To control the behavior of physics-based characters through language, Nvidia's PADL combines a language model with reinforcement learning.
One thing that comes to mind when remembering the start of this wave of AI is certainly the strangely moving 3D figures from Deepmind and other research institutions. These three-legged spiders or humanoid 3D puppets had learned their movements through reinforcement learning.
There are now numerous approaches to making digital animals or human-like figures learn movements on their own. The goal of these methods is to develop AI systems that can generate natural-looking movements for a variety of simulated figures and thus complement or replace manual animation and motion capture processes in the long term.
Nvidia's PADL makes AI animation controllable by language
For AI animation to be used in industrial workflows, it must be controllable. Nvidia now introduces "Physics-based Animation Directed with Language" (PADL), a framework that combines advances in natural language processing with reinforcement learning methods to create a language-driven system.
PADL is trained in three stages: In the skill embedding phase, Nvidia uses a language encoder and a motion encoder to train a shared embedding space with short videos with motions and associated text descriptions.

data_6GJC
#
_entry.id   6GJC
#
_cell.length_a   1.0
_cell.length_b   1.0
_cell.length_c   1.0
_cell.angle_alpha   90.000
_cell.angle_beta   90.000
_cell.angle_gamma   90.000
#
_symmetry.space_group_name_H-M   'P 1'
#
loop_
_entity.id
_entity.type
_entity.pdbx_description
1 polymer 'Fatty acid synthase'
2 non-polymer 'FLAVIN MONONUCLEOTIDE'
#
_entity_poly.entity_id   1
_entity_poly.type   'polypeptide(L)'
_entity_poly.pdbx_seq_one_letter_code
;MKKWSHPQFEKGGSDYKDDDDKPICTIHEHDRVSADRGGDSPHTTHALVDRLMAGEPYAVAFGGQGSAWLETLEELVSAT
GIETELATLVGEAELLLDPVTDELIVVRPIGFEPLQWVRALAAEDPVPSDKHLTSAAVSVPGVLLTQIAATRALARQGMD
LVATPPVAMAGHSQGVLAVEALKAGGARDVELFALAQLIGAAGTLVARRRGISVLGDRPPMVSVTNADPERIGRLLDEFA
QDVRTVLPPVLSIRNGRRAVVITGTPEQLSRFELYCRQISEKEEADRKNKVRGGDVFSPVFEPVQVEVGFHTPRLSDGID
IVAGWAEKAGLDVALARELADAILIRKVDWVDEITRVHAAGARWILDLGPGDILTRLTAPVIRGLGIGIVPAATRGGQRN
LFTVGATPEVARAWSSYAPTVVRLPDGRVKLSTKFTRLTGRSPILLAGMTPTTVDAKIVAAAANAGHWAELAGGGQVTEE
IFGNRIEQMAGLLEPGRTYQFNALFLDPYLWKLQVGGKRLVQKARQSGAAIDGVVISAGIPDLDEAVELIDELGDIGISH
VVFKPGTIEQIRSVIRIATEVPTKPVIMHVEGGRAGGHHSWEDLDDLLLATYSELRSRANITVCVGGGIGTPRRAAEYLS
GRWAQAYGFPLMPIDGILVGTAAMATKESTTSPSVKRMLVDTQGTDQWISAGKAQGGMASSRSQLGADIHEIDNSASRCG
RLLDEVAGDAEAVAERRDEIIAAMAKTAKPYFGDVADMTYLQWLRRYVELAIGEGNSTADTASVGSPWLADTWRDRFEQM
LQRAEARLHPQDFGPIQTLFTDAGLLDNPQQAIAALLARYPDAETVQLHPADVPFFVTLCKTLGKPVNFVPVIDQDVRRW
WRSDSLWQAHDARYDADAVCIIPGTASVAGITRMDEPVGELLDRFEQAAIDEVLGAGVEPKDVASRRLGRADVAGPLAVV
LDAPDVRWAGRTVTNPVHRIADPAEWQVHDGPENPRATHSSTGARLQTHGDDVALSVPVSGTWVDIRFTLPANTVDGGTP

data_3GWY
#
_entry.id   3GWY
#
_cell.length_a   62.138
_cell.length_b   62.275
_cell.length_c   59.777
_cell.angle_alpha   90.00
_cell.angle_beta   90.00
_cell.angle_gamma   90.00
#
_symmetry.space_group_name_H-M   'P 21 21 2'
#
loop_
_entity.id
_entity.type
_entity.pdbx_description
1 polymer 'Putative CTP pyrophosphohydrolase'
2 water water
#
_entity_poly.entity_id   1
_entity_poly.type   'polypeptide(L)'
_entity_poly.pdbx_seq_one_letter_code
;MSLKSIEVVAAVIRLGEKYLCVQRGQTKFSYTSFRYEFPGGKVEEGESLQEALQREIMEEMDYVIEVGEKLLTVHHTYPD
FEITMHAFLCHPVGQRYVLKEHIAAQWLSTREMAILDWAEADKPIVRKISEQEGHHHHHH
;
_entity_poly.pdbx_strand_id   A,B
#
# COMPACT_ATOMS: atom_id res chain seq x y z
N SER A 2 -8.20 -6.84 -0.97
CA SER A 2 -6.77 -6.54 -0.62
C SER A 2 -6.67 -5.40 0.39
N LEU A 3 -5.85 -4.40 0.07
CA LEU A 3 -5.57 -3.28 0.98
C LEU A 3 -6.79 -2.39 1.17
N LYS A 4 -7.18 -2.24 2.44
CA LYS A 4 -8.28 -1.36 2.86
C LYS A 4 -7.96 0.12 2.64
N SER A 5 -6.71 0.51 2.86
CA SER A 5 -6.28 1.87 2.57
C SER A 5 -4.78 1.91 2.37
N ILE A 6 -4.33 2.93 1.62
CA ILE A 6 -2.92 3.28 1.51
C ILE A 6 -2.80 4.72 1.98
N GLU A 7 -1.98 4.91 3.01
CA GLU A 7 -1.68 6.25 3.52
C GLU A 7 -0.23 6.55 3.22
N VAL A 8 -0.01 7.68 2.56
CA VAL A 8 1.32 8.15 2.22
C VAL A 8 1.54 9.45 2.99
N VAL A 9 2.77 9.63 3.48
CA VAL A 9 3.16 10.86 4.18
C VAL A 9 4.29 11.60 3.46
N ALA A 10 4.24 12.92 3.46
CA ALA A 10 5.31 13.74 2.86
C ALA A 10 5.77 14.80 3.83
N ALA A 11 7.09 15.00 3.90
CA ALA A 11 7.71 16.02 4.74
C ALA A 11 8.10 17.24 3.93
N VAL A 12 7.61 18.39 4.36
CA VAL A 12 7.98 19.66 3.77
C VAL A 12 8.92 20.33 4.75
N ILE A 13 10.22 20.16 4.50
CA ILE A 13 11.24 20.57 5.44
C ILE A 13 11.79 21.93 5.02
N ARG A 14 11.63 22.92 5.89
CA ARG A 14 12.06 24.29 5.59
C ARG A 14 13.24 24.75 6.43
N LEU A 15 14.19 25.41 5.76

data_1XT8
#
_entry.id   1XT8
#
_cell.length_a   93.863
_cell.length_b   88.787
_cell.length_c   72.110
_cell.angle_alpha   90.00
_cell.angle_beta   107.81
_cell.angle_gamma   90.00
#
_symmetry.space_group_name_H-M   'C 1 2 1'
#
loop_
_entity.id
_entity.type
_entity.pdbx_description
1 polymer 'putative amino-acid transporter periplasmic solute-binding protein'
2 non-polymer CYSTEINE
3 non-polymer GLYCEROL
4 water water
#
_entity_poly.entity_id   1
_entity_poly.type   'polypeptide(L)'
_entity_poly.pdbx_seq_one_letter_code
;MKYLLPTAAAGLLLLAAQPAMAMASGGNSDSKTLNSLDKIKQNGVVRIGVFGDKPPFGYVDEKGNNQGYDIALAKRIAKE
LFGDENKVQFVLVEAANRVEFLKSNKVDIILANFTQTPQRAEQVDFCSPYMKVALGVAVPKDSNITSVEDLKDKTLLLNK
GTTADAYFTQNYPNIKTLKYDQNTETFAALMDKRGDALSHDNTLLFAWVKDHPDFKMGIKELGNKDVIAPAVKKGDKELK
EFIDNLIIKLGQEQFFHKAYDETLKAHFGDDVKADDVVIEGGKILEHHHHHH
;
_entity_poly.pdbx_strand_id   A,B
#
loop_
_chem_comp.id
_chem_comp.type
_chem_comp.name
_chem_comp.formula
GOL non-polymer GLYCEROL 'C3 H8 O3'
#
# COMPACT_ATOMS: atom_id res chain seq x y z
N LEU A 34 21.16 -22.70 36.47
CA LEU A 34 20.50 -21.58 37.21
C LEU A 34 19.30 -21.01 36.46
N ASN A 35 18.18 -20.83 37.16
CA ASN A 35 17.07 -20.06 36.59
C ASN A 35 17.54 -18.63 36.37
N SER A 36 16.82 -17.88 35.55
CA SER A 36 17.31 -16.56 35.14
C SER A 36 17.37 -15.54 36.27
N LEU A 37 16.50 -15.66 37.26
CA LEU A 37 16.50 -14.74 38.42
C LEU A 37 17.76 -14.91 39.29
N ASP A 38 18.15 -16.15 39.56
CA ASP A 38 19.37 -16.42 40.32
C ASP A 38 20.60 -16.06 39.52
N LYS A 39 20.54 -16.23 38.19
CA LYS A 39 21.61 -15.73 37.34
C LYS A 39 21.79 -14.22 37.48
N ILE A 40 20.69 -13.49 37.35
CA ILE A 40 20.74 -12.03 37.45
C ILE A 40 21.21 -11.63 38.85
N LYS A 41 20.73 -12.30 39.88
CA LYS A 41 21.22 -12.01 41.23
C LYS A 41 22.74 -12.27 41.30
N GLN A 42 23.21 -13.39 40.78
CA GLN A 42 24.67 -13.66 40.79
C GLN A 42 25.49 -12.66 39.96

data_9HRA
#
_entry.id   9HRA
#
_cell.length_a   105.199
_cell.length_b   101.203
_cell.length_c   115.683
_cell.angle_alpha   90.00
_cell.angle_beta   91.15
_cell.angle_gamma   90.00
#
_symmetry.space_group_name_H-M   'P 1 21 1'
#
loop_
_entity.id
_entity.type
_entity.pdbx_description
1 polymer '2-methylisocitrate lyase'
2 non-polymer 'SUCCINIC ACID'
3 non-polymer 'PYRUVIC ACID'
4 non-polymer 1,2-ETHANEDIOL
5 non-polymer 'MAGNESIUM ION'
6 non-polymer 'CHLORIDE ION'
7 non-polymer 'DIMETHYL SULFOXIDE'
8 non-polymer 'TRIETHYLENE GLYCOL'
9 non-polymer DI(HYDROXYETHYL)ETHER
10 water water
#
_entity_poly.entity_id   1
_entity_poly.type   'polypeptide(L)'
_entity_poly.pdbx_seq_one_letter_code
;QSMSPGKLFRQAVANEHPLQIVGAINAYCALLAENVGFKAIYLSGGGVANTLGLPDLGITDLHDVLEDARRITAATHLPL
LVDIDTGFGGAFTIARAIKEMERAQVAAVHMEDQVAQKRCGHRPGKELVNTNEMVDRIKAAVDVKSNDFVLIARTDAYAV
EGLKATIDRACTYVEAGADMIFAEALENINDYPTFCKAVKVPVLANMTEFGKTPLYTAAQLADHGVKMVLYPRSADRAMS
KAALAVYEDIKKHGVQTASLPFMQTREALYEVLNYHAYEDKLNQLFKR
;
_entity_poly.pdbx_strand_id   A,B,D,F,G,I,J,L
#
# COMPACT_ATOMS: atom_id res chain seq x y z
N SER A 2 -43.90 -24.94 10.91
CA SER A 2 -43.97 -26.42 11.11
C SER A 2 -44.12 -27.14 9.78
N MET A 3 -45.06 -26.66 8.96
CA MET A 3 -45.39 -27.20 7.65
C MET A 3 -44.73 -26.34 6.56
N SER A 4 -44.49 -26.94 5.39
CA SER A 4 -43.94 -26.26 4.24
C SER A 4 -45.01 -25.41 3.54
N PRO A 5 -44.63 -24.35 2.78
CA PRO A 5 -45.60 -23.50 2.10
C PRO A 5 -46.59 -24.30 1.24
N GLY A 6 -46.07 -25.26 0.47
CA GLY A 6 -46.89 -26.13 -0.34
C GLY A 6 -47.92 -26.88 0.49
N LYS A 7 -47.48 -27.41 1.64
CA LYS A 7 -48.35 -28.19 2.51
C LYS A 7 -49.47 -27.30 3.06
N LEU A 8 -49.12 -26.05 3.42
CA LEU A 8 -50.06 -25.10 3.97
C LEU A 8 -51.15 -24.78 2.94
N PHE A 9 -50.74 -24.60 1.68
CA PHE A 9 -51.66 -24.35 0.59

The embedding space combines language and skills seen in the video and is used in the second phase to learn multiple policies for solving simple tasks, such as moving toward a specific object. In the third phase, Nvidia merges the different learned policies (multitask aggregation).
The resulting model can then be controlled by language: Users can use text input to assign a character a specific task and a corresponding skill, such as "sprint to the red block" or "face the target and hit it with the shield."
Characters automatically learn related movements
By training with different movements and corresponding text descriptions, the model can interpolate between related movements, such as slow walking and sprinting.
In the video, you can see the character gradually increasing its speed or slowly squatting from a standing position without having seen the intermediate steps in training. However, the model is overwhelmed with completely new skills, such as cartwheels and unseen tasks.
Nvidia wants to train PADL with a much larger dataset of annotated motion capture recordings for more skills, and abandon the few fixed tasks in favor of a more general approach to policy training.
More information can be found on the PADL project page. The code will be released there soon.